Under the hood
Children, hide your eyes. It's time to undress the H2. The first thing you'll notice removing the side panels is the layer of acoustic foam that has been professionally applied to the inner face. The foam is not incredibly dense, but it is a nice-looking touch that does have a small positive effect on noise pollution.
One of the most common complaints I see these days is that cases manufacturers waste space on extraneous 5.25" drive bays that could be put to better use housing additional hard drives. NZXT seems to have taken this complaint to heart, because the H2 includes only three external bays (all 5.25") and eight tool-less internal 3.5" bays. The drive sleds will accept 2.5" devices like SSDs, but you'll have to affix these using something called a "screwdriver"—yeah, I didn't know what that was either. Despite the complete lack of external 3.5" bays, there is unfortunately no adapter included to mount such drives in a free 5.25" slot.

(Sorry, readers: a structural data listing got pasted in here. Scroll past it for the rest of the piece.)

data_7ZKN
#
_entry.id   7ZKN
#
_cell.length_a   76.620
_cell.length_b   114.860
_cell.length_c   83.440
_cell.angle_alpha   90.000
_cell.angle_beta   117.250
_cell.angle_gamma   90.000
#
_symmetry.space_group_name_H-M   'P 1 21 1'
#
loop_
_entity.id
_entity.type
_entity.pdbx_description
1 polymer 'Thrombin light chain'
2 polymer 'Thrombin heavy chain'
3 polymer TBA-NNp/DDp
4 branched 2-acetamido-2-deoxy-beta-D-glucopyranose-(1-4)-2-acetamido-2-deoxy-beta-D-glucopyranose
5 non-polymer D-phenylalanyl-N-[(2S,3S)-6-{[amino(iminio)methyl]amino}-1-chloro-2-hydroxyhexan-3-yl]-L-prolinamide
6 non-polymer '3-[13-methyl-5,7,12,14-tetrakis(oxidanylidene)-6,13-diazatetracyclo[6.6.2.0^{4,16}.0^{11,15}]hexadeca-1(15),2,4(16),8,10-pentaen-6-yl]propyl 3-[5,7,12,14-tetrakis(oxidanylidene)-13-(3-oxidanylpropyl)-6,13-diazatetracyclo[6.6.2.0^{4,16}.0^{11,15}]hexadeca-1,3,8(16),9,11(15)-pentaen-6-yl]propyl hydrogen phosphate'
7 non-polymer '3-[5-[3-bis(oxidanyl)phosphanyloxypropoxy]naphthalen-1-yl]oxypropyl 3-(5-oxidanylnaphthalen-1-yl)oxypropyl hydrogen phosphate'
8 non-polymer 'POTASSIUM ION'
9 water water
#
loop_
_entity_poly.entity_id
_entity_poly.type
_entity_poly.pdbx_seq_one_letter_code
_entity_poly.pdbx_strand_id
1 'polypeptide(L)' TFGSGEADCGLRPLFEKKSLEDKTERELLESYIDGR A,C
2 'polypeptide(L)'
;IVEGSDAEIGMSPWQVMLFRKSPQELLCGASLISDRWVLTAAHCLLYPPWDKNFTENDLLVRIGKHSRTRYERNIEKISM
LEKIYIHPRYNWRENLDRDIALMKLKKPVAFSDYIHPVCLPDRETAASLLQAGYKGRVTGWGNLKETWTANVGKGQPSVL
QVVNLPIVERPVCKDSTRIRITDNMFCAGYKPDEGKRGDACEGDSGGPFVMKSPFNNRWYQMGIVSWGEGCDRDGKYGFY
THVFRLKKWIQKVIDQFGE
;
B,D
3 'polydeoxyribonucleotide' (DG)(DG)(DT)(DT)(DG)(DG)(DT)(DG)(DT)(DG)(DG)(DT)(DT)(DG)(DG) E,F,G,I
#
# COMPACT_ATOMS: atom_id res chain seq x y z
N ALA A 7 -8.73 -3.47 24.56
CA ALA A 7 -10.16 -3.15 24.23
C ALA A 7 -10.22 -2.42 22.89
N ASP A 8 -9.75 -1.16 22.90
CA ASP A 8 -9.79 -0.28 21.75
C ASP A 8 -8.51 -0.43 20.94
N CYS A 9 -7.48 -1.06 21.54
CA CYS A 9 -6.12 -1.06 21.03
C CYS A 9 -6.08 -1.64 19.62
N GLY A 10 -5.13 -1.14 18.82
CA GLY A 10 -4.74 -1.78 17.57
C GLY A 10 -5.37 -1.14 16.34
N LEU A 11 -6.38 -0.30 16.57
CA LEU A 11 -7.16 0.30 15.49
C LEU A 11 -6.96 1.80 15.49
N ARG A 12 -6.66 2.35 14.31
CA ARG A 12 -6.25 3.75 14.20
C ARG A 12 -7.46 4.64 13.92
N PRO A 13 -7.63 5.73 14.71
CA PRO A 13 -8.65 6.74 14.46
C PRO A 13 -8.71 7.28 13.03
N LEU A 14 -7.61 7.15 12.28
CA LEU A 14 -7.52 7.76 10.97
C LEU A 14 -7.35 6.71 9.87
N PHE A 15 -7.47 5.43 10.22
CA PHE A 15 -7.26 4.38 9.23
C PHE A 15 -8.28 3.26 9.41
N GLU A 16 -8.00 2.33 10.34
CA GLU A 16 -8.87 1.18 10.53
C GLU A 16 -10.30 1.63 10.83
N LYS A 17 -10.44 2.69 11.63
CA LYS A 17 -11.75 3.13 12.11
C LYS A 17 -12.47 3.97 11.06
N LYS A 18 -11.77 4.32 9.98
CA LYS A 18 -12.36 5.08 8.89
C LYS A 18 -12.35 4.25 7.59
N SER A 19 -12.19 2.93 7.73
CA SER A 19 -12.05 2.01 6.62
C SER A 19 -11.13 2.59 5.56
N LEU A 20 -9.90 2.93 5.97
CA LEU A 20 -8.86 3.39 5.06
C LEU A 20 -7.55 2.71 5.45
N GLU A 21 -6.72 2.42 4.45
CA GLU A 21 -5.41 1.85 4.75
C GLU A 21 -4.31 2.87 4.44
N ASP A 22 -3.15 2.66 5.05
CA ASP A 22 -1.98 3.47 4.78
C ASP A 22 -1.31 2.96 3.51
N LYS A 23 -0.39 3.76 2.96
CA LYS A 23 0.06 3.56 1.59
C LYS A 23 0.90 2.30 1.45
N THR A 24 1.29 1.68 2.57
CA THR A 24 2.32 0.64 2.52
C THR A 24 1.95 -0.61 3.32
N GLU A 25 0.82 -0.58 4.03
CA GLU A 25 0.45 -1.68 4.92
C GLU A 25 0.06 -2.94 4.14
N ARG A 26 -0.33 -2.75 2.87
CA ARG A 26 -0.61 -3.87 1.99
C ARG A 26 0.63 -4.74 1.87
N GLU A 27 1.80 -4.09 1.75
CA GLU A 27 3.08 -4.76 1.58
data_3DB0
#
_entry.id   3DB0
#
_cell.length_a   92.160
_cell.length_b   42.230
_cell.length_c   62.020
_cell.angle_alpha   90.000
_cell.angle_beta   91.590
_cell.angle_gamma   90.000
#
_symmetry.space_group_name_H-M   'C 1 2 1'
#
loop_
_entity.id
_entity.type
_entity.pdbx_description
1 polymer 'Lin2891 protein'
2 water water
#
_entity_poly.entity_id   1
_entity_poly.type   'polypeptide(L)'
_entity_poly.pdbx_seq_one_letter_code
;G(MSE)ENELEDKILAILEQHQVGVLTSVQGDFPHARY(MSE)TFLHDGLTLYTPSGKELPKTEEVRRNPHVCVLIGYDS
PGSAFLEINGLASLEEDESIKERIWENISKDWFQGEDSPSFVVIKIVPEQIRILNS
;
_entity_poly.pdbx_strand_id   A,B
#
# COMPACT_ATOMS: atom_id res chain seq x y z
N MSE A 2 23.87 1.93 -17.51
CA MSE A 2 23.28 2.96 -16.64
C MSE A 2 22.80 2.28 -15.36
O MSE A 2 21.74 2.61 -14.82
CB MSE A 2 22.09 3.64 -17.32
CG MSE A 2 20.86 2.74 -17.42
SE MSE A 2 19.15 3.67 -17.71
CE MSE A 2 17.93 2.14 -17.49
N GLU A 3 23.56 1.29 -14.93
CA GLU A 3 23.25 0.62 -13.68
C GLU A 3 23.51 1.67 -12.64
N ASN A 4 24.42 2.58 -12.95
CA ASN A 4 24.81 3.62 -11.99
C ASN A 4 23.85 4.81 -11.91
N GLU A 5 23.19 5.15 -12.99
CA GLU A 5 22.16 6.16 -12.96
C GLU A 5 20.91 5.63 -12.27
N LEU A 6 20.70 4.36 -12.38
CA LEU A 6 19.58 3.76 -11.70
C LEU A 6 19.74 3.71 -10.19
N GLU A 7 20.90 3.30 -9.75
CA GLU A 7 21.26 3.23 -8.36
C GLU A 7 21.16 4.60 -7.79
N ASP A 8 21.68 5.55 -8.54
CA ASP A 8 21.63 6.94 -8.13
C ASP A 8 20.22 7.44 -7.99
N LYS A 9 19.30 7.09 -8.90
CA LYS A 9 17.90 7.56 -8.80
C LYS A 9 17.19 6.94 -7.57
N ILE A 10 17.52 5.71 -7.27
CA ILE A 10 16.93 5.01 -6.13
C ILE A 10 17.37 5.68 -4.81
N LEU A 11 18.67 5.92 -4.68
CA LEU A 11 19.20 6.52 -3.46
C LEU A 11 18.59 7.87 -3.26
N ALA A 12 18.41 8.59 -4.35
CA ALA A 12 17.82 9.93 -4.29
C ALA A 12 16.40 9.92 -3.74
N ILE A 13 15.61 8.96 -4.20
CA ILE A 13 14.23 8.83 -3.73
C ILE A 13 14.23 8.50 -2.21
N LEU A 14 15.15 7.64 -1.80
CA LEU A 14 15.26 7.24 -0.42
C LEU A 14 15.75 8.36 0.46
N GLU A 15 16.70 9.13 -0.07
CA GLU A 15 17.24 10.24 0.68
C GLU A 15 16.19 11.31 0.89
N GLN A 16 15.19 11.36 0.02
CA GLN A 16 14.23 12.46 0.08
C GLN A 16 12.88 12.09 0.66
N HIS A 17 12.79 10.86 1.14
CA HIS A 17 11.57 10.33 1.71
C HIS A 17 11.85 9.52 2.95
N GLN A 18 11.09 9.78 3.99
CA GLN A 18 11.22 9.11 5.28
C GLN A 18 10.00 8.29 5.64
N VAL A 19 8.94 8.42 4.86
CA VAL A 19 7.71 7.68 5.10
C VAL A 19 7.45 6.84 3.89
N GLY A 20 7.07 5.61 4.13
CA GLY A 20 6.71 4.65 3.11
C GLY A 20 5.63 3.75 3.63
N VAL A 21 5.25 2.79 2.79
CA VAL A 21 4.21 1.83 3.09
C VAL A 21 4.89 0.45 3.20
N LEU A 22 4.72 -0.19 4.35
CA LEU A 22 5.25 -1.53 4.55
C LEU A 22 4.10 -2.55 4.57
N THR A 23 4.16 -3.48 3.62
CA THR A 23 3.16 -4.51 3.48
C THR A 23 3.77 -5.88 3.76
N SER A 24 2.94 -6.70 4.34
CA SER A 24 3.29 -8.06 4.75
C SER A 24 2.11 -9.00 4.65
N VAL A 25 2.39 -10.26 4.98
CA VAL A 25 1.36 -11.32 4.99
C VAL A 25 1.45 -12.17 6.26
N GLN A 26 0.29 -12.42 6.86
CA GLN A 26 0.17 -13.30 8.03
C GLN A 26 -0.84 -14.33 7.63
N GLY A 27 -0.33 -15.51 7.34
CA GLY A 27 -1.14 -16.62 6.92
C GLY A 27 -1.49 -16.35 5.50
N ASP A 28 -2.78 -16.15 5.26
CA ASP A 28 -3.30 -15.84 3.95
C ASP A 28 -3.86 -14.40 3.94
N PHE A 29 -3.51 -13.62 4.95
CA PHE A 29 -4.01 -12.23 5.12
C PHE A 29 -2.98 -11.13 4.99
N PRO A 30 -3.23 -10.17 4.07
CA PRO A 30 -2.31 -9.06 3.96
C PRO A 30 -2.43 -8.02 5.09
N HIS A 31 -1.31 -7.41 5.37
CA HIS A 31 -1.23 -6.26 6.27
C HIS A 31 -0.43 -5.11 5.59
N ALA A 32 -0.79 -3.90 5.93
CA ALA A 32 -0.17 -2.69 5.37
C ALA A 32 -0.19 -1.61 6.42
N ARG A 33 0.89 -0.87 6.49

The motherboard tray is riddled with holes intended to assist with cable management and heatsink installation. These holes work well for the most part, but the protective rubber grommets are so soft that they refuse to stay in place as you pass cables through them. This fact was a constant source of frustration during the build process, evoking some language I wouldn't use within earshot of my mother.
The other side of the case leaves approximately an inch of clearance between the motherboard tray and the side panel to hide cables. Use of a modular power supply will make life much easier back here. In the box, two small baggies of zip ties are included to assist with cable management. The biggest issue with this cable crawl space is the old-school, sliding side panel. Since the inside face is covered in acoustic foam, the available empty space you have to work with when hiding cables is reduced. Replacing the panel without tearing the foam can be tricky if you have large bundles of cables tucked away.